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Fukushima disaster: Robot finds possible melted nuclear fuel

Lava-like rocks were spotted underneath one of the damaged reactors Lava-like rocks were spotted underneath one of the damaged reactors

An underwater robot has captured what is believed to be the first images of melted nuclear fuel deposits inside Japan's stricken Fukushima nuclear plant, its operator Tepco says.

Large amounts of solidified lava-like rocks and lumps in layers were seen underneath its unit three reactor.

If confirmed, it would be a major milestone in the clear-up operation.

The power plant was hit by a tsunami in 2011, causing the most serious nuclear accident since Chernobyl.

More than 200,000 people were forced to leave their homes because of nuclear contamination concerns when three reactors failed at the plant after it was flooded.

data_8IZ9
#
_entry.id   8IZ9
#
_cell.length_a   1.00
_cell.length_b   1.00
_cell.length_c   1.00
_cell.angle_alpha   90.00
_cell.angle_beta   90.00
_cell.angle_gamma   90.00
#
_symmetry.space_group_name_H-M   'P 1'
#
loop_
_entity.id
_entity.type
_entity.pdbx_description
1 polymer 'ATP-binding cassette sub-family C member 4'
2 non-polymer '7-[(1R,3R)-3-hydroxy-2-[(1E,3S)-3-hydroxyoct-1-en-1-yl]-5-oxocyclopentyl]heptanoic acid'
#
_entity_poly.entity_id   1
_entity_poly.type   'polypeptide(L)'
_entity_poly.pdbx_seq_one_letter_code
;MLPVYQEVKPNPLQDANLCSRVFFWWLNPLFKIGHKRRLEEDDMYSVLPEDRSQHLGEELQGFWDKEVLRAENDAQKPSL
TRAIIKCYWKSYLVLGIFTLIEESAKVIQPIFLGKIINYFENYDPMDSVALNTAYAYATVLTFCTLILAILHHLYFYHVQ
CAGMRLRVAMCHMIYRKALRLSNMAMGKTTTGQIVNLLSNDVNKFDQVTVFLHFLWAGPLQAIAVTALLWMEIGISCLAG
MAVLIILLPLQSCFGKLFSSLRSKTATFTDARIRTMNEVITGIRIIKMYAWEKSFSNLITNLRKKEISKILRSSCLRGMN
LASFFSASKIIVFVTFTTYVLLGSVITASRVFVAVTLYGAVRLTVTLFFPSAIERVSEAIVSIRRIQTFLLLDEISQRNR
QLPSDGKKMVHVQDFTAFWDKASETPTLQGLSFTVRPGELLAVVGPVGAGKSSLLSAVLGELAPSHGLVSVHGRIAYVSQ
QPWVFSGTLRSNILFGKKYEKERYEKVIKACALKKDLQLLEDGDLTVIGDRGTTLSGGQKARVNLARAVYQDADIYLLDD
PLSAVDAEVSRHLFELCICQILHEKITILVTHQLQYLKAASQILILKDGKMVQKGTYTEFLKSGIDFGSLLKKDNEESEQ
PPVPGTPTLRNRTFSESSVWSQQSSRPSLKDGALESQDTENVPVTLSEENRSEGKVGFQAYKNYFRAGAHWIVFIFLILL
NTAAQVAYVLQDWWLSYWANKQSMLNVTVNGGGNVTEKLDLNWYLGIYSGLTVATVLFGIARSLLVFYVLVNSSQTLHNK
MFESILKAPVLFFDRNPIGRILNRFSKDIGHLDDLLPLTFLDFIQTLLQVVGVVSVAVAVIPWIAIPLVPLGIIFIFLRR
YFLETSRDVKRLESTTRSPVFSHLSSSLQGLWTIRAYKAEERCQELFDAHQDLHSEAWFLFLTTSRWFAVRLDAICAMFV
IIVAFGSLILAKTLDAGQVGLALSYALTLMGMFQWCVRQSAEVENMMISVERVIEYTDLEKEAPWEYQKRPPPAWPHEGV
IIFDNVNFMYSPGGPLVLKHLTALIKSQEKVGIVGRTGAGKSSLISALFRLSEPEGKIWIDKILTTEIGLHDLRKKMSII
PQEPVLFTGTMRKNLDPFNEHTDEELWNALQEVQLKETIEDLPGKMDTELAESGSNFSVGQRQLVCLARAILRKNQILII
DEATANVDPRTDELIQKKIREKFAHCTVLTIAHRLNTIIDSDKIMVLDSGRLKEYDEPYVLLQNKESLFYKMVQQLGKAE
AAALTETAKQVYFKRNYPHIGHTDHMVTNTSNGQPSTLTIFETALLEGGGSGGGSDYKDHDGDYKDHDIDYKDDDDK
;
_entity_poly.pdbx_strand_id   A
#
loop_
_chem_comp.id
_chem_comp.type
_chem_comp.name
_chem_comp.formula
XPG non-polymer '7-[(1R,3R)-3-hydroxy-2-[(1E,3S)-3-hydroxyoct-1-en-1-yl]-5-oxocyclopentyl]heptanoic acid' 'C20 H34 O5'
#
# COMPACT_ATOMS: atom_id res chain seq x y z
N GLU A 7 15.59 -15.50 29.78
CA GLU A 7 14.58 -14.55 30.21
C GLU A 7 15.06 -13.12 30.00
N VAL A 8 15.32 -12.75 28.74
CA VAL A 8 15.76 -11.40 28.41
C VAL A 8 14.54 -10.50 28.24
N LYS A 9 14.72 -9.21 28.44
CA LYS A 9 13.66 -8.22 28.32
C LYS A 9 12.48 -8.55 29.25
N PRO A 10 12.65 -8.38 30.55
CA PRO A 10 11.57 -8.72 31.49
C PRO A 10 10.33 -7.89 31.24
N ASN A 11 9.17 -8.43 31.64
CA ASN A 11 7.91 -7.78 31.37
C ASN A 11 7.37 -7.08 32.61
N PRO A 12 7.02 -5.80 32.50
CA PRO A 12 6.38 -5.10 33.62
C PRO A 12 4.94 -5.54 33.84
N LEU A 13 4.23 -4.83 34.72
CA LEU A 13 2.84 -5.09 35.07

Parts of the damaged reactors are still highly contaminated, with radiation and robotics playing a crucial part in the clean-up.

Locating the fuel debris in each of the damaged reactors is an important part of the decommissioning process, which is expected to take decades.

Tokyo Electric Power Company (Tepco) said that the images - revealed on Friday - were the first "high likely" sighting of melted fuel since the 2011 disaster.

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